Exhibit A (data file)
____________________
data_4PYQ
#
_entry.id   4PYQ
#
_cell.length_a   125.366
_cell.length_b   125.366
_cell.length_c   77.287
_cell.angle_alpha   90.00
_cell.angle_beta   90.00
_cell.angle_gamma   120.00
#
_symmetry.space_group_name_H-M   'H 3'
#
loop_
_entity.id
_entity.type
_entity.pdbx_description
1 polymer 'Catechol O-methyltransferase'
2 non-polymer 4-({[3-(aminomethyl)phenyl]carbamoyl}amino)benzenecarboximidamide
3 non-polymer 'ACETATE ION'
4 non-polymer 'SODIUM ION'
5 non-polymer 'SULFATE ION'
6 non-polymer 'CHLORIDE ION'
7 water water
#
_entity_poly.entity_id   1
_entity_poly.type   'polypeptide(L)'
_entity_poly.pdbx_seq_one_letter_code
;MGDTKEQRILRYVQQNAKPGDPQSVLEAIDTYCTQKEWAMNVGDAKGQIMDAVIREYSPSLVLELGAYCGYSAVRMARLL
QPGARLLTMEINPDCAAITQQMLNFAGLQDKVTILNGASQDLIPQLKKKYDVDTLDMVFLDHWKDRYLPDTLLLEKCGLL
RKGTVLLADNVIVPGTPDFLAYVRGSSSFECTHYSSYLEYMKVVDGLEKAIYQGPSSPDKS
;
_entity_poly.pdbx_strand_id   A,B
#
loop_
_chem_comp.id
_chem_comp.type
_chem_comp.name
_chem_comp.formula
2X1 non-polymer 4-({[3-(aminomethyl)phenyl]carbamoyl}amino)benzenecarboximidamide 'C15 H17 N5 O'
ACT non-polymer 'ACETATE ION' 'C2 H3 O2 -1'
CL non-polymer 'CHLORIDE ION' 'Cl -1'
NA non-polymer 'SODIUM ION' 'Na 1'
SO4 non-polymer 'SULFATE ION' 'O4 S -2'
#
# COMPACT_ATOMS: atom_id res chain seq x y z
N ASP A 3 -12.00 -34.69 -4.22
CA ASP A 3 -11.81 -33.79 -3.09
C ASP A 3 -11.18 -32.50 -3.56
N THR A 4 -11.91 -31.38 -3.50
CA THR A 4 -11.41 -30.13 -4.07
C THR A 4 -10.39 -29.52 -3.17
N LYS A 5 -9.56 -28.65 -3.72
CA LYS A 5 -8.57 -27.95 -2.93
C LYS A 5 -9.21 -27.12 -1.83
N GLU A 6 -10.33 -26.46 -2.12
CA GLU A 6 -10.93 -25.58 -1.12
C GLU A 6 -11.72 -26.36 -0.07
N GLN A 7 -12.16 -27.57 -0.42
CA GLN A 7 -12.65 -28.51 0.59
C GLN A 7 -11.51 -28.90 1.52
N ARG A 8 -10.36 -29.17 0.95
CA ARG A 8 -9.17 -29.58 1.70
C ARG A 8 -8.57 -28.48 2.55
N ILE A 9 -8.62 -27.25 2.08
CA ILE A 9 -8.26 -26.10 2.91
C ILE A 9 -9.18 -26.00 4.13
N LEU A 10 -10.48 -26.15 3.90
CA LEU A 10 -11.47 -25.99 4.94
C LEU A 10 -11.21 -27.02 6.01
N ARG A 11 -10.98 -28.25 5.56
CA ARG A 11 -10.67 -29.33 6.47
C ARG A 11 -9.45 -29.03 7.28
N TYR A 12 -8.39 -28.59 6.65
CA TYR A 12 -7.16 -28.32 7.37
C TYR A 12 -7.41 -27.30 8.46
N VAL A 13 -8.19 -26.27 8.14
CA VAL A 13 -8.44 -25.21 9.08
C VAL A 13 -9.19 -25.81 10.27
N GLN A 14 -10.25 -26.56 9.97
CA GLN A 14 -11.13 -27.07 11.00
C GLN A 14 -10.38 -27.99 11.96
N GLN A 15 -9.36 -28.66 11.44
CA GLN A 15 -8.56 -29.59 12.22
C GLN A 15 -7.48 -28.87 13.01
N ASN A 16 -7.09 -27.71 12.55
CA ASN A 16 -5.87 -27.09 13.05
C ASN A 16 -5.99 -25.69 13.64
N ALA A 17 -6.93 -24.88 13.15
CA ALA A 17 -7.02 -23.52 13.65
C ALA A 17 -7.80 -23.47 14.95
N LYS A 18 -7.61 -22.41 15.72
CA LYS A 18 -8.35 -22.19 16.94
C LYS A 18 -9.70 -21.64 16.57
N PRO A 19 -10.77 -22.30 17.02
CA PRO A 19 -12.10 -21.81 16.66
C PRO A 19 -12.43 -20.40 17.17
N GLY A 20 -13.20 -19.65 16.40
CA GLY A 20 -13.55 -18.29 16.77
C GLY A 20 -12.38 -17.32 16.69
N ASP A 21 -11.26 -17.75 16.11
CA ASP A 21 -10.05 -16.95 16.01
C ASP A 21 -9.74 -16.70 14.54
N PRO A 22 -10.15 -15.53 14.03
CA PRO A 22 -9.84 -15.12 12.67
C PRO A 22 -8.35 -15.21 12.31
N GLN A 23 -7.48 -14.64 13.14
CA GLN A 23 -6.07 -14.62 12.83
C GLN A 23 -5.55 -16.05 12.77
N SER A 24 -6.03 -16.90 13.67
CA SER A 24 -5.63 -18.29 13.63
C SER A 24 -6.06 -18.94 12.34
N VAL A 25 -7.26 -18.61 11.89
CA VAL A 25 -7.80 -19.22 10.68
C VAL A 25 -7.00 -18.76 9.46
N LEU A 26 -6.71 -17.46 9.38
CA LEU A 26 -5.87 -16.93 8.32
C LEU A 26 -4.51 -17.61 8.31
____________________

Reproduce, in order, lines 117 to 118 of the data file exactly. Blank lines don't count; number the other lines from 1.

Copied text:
CA LEU A 26 -5.87 -16.93 8.32
C LEU A 26 -4.51 -17.61 8.31